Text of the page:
LAKE PLACID - A small group of parents and members of the Lake Placid Central School District community met Monday, May 19 to plan the district's future.
Superintendent Roger Catania, along with school board President Mary Dietrich, led the meeting to brainstorm policies for the district and to spur involvement in "task force" committees which are supposed to influence the district's future policies.
Catania began by asking the dozen or so people inside the high school's library to think up concrete goals that can be achieved within a reasonable time frame.
Lake Placid Central School officials discuss the strategic planning process May 19.
"What we're hoping is you and others would be joining a task force to help us toward one of these goals," Catania said. "I think this is pretty ambitious, but I also think it sounds pretty exciting. ... What we are trying to do is create a five-year plan."
Catania said there are three active committees currently: the Policy Committee, the Buildings and Grounds Committee and the Audit Committee. The Policy Committee is the most active, meeting regularly. Dietrich said some inactive committee members do not even currently live in the school district, and because of that there will be limits imposed on a person's time on a committee.
"We also have a bunch of other committees that have not met." Catania said.
Another part of future strategic planning meetings will be to formally recognize committees that will continue and to suspend others that do not have interest in the community.
Catania asked the group to split up based on the six planks of the district's strategic plan: "students first and foremost," "education," "community outreach and involvement," "leadership," "technology" and "finance." They divided into five smaller groups; no one was involved in the technology group.
John Hopkinson, vice president of the school board, and 11th-grader Leslie Brier were in the finance group. They discussed topics like the cost of busing students but, "We mostly talked about how to get more people involved," Brier said. "Getting the kids involved is, of course, very important. ... Every single group and category of people are going to have different needs."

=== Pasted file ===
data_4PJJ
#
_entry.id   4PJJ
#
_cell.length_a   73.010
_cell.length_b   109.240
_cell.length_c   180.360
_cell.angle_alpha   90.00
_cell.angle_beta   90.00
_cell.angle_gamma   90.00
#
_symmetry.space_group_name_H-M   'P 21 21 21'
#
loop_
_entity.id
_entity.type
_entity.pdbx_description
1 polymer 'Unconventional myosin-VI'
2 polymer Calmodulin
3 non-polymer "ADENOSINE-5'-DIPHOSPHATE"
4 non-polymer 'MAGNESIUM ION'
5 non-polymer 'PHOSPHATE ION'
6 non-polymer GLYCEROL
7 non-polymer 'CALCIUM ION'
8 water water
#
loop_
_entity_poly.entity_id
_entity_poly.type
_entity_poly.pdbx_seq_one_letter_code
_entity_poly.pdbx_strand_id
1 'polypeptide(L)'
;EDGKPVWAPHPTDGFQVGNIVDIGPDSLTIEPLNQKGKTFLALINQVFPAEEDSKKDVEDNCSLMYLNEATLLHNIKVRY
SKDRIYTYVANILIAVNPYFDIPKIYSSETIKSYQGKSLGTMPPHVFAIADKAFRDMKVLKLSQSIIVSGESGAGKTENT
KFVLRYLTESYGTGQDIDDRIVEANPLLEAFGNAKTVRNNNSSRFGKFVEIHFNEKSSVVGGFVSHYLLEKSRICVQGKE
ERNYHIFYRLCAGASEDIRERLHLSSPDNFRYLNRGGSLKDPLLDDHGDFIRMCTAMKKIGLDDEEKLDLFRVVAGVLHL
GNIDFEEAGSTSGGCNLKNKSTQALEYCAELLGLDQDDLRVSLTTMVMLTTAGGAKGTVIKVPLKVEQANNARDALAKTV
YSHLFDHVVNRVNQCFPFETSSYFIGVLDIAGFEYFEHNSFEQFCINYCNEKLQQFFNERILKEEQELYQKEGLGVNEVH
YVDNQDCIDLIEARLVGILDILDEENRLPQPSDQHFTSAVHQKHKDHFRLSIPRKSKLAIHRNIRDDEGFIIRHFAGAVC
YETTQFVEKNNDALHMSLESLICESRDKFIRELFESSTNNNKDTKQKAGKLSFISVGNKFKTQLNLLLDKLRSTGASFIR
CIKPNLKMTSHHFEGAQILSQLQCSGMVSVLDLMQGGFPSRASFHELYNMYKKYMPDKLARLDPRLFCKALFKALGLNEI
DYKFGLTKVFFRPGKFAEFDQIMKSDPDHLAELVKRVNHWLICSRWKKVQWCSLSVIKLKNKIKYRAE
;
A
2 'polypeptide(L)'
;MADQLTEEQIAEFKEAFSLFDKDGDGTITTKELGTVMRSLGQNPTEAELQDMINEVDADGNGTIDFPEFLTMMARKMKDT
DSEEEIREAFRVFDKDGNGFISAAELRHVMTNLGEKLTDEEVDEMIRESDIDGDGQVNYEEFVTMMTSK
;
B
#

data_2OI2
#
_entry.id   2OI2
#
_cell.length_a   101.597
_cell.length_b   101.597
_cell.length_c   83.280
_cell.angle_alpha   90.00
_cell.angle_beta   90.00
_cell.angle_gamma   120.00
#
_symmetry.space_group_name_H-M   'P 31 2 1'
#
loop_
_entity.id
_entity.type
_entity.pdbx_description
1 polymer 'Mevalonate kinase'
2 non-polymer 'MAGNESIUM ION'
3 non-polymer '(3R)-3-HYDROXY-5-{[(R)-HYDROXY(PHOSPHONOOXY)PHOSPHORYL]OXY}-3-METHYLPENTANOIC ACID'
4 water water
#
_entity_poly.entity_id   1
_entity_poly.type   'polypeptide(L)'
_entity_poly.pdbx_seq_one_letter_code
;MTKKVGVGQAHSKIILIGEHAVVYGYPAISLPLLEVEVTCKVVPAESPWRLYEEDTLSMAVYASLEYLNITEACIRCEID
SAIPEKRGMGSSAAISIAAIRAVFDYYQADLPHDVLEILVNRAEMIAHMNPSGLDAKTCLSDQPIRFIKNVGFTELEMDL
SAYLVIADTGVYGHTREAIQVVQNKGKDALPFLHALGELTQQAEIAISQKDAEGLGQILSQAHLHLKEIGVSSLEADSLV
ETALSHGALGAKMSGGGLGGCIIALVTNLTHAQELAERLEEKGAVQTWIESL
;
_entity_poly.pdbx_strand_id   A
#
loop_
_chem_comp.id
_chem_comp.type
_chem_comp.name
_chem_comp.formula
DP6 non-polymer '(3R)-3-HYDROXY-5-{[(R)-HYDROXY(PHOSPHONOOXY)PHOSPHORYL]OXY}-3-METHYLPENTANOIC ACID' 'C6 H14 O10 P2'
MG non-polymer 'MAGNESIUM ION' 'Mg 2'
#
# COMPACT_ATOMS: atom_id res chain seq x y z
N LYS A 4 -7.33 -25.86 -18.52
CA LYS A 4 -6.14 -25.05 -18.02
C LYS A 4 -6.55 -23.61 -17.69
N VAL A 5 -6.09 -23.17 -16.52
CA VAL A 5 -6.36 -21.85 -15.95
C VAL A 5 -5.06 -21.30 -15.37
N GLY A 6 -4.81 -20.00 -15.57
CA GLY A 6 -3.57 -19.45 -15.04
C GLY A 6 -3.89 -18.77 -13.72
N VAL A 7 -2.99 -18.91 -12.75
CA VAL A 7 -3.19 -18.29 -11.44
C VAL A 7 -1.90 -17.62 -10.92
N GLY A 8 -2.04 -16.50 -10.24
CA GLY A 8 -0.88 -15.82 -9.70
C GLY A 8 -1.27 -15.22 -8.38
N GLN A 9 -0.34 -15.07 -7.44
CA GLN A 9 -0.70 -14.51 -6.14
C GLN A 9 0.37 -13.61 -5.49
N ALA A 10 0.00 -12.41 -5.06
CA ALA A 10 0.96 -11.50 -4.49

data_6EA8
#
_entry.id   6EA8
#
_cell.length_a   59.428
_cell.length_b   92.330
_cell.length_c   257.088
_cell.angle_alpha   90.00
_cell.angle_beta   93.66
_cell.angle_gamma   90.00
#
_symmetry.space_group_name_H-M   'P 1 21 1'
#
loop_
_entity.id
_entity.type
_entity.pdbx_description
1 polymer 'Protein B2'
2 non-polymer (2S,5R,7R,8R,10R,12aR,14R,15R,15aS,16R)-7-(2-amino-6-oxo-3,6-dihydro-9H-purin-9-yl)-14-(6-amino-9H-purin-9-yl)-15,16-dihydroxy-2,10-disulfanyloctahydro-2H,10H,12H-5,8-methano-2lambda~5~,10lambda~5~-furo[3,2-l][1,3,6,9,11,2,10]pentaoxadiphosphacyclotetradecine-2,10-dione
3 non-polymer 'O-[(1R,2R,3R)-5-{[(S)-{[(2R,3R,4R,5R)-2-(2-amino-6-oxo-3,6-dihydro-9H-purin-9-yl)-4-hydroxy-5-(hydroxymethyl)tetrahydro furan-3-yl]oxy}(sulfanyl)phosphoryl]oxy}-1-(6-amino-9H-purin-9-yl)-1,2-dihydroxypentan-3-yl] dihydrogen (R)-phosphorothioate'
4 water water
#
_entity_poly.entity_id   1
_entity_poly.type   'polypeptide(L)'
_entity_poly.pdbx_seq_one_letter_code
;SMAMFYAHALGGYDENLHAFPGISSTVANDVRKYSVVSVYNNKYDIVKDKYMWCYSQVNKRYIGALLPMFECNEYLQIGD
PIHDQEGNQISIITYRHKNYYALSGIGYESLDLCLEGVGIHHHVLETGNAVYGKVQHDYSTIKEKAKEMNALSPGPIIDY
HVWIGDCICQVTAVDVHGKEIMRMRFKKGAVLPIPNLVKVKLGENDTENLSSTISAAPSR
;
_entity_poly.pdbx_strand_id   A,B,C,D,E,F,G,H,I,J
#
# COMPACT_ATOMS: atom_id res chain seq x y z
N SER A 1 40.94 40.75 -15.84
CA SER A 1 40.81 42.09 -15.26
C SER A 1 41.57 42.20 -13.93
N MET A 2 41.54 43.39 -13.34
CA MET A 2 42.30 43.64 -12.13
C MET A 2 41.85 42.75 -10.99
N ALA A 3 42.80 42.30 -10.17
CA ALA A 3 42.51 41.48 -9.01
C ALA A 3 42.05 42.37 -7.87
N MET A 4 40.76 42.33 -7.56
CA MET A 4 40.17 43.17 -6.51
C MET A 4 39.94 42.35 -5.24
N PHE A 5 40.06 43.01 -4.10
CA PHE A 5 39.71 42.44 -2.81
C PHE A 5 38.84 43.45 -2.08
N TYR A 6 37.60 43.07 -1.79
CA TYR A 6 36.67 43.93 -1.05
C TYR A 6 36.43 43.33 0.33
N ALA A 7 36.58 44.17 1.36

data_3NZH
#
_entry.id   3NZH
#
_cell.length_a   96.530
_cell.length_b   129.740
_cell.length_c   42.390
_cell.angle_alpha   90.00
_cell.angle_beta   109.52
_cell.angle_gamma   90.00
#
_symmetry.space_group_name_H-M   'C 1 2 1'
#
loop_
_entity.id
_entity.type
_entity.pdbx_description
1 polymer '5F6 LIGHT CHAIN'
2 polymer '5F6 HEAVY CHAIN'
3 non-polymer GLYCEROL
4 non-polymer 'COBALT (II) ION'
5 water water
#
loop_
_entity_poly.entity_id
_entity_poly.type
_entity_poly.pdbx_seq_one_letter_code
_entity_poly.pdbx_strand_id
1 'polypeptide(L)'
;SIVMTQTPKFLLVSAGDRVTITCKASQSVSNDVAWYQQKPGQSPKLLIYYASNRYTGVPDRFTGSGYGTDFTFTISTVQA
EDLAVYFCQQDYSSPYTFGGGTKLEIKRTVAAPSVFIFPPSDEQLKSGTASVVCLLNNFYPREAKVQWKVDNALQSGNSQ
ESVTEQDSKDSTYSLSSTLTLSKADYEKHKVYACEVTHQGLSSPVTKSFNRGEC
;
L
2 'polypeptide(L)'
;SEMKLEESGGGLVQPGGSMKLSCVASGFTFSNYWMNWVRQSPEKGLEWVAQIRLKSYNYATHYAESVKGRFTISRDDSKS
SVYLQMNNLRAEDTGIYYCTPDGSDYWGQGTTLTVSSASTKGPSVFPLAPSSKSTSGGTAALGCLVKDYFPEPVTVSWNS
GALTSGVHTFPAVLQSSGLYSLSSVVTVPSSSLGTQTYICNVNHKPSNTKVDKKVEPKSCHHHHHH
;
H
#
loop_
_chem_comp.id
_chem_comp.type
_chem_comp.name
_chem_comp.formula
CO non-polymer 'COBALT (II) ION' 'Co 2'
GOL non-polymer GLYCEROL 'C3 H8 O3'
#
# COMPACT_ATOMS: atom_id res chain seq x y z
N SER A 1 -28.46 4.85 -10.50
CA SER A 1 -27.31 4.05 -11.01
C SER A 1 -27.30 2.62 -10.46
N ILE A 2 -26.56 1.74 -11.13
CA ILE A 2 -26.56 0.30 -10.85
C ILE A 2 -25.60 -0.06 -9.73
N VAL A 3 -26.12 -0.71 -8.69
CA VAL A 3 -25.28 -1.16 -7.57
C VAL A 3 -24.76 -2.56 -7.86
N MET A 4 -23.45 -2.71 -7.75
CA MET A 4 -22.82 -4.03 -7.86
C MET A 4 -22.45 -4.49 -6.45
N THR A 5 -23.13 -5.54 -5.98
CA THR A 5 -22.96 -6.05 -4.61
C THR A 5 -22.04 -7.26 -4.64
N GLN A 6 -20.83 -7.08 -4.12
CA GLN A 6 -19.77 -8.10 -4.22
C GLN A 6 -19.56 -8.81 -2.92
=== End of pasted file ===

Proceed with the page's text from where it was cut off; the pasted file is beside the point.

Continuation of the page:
Linda Wallace, a parent with a junior in the district, was on the "students first" group.
"A couple of things that came out was making sure teachers put students first," Wallace said. "Sometimes they are teaching to the test, and it can get lost."
Elizabeth Wasson, a parent with a sixth-grader in the district, was a member of the leadership committee.
"The first thing we did was ask what leadership meant to us," Wasson said.
Wasson introduced the idea of creating a leadership program for older students to teach younger students.
"The idea in the middle school was to have eighth graders show sixth graders what leadership is," Wasson said. "So as they transition to high school, they are aware of things as a class leader."
Another idea raised was a code of conduct board for students.
Dietrich and Catania said they would reach out to teachers to attend committee meetings in the future. Catania told the group they were welcome to use the school as a future meeting place but said they are not limited to the school.
"By September we will have a working plan from our task forces," Catania said. "So then we can really start implementing things."
Dietrich said she plans to have the task forces from each group give a presentation to the school board in September, and then the district's five-year plan can be finalized.
To get involved, contact Karen Angelopoulos at 518-523-2475 ext. 3001.